Seeing the bright side of 'face blindness'

Iowa native is unable to recognize people's faces

Tara Fall has prosopagnosia, or face blindness, as a result of a stroke, so she is unable to recognize people's faces, i
Tara Fall has prosopagnosia, or face blindness, as a result of a stroke, so she is unable to recognize people's faces, including her own. Fall is originally from Monticello and now lives in California, but returns to UIHC every summer to participate in the Iowa Neurological Patient Registry at the hospital. Photographed Wednesday, Aug. 1, 2012, at the University of Iowa Hospitals and Clinics. (Liz Martin/The Gazette-KCRG)

IOWA CITY — Tara Fall’s husband once emailed her a picture taken at a military dinner a few months before, of him and a nicely dressed woman.

Fall spent a day stewing, angry at her husband for sending a picture of himself and another woman. Who was the woman, she wondered, and why would her husband send the photo to their home email address?

Then she realized the woman in the picture was her.

Fall, 37, doesn’t recognize her own face in the mirror. She doesn’t recognize the faces of loved ones and friends. It’s a condition called prosopagnosia, or “face blindness,” which has afflicted her since a 2003 stroke.

“It’s an intimidating world, but it’s one that I’ve learned to cope with,” she said.

Her upbeat attitude is partly due to knowing that the study of her condition may someday help others.

Fall is a Monticello native who now lives in California, where her husband is based with the U.S. Navy. But she and her two daughters return to Iowa every summer, to visit family and so Fall can see doctors at UI Hospitals and Clinics, where she takes part in the Iowa Neurological Patient Registry, a collection of 525 members with damage to a specific brain region.

Her participation in the registry is “paying it forward,” Fall said. Perhaps someday, she said, the knowledge provided by the study of her brain can lead to inroads against epilepsy or other brain disorders.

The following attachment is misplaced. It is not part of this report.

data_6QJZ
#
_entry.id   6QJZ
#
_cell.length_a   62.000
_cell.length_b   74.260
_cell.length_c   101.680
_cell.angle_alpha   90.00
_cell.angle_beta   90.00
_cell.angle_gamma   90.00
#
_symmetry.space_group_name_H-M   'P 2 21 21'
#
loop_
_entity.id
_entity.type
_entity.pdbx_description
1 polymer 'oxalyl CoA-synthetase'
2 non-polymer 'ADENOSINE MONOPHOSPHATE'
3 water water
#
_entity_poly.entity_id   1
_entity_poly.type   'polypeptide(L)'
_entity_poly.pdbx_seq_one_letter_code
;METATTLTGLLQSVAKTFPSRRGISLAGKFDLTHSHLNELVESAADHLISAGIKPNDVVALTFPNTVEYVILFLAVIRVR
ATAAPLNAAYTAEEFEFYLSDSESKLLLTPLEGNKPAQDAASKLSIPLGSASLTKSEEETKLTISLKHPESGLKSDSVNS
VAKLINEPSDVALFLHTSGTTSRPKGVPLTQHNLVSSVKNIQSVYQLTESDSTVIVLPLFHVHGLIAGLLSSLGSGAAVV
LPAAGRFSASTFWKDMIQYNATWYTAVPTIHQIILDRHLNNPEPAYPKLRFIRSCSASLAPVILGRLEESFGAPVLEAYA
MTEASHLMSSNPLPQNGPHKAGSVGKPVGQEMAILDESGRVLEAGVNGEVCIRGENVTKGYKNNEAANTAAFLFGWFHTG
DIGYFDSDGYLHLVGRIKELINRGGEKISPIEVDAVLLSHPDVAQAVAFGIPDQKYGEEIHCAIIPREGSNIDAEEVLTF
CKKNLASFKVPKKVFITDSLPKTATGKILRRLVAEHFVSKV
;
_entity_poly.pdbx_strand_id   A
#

“I hope someday, the things they’ll learn from me will help my children, my grandchildren or your family,” she said. “The patient registry, it’s not just for patients (who) have had brain injury. It’s for everyone.”

The registry was started in 1982 by neurology professor Daniel Tranel and former UI neurology professors Antonio Damasio and Hanna Damasio. Tranel said he believes it’s the best patient registry of its kind in existence. The research is funded by the National Institutes of Health.

“It’s really provided a unique resource to study neurological problems and neurological diseases and to really give us some strategies to conduct research that hopefully will identify cures and preventions for neurological diseases,” Tranel said in a statement.

Recently, for example, doctors showed that the amygdala is the fear sensor in the human brain, a finding that could improve treatment of Post Traumatic Stress Disorder and other anxiety conditions.

Fall was born with epilepsy. In June 2003, she had surgery at UI Hospitals and Clinics to remove part of her brain’s temporal lobe in an attempt to control her seizures. A stroke near the end of that surgery left her half paralyzed and at first took away her eyesight.

Slowly, Fall got many of those functions back, though she still has lost vision in one eye. But as she recovered, she realized she was having trouble recognizing people’s faces, especially when she ventured into new situations.

Doctors diagnosed her with anterograde prosopagnosia, which means she remembered faces from before her brain injury, but no one she has met since. That means, as family and friends age and their faces change, she “loses” their faces in her memory.

“I’ve learned to cope quite well. I can hide it from most people,” Fall said. “But on the other side, it’s very intimidating when you don’t know your kids.”

Fall uses strategies such as buying distinctive backpacks for her daughters to help her recognize them when she picks them up from school, or by remembering someone’s unusual glasses or body characteristics.

“I recognize more the clues that fit the person than I ever recognize the person,” she said. “You concentrate so close on one characteristic that someone has. I think I have gotten so much better about pinpointing little things about people that most people would overlook.”

Going into that 2003 surgery, Fall wasn’t sure what she might lose as a result. Worried she would lose her memory completely, she wrote down details of her life — the names of her children, the layout of her home, her likes and dislikes.

Waking up with her memory was “a gift,” Fall said, but it was bittersweet to realize eventually she would lose every face she knew.

“I had my memory, but I won’t be able to remember some things,” she said. “That part of it was kind of bitter. But on the flipside, I had so many things to be grateful for.”

Tranel, director of the UI neuroscience program, said recognizing faces is something we take for granted, something we do from nearly day one of life.“Her reaction to it, he said, “is nothing short of inspirational.”

Give us feedback

We value your trust and work hard to provide fair, accurate coverage. If you have found an error or omission in our reporting, tell us here.

Or if you have a story idea we should look into? Tell us here.